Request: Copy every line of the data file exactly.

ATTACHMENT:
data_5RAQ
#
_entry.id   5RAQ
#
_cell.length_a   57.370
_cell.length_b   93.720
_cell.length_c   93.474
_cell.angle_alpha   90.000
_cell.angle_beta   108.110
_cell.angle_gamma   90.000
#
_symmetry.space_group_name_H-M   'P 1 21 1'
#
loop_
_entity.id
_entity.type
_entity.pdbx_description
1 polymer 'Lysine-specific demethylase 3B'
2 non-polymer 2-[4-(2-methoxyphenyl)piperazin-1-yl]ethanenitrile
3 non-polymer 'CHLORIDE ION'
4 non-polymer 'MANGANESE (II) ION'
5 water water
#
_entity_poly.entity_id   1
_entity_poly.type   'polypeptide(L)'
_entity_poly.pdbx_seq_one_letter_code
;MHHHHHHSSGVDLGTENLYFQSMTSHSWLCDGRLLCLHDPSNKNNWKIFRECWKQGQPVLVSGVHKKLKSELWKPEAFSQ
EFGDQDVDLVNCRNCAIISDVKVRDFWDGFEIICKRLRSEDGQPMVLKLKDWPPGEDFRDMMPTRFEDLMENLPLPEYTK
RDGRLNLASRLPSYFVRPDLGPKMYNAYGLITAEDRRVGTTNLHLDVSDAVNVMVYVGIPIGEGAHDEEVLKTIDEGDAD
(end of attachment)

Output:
data_5RAQ
#
_entry.id   5RAQ
#
_cell.length_a   57.370
_cell.length_b   93.720
_cell.length_c   93.474
_cell.angle_alpha   90.000
_cell.angle_beta   108.110
_cell.angle_gamma   90.000
#
_symmetry.space_group_name_H-M   'P 1 21 1'
#
loop_
_entity.id
_entity.type
_entity.pdbx_description
1 polymer 'Lysine-specific demethylase 3B'
2 non-polymer 2-[4-(2-methoxyphenyl)piperazin-1-yl]ethanenitrile
3 non-polymer 'CHLORIDE ION'
4 non-polymer 'MANGANESE (II) ION'
5 water water
#
_entity_poly.entity_id   1
_entity_poly.type   'polypeptide(L)'
_entity_poly.pdbx_seq_one_letter_code
;MHHHHHHSSGVDLGTENLYFQSMTSHSWLCDGRLLCLHDPSNKNNWKIFRECWKQGQPVLVSGVHKKLKSELWKPEAFSQ
EFGDQDVDLVNCRNCAIISDVKVRDFWDGFEIICKRLRSEDGQPMVLKLKDWPPGEDFRDMMPTRFEDLMENLPLPEYTK
RDGRLNLASRLPSYFVRPDLGPKMYNAYGLITAEDRRVGTTNLHLDVSDAVNVMVYVGIPIGEGAHDEEVLKTIDEGDAD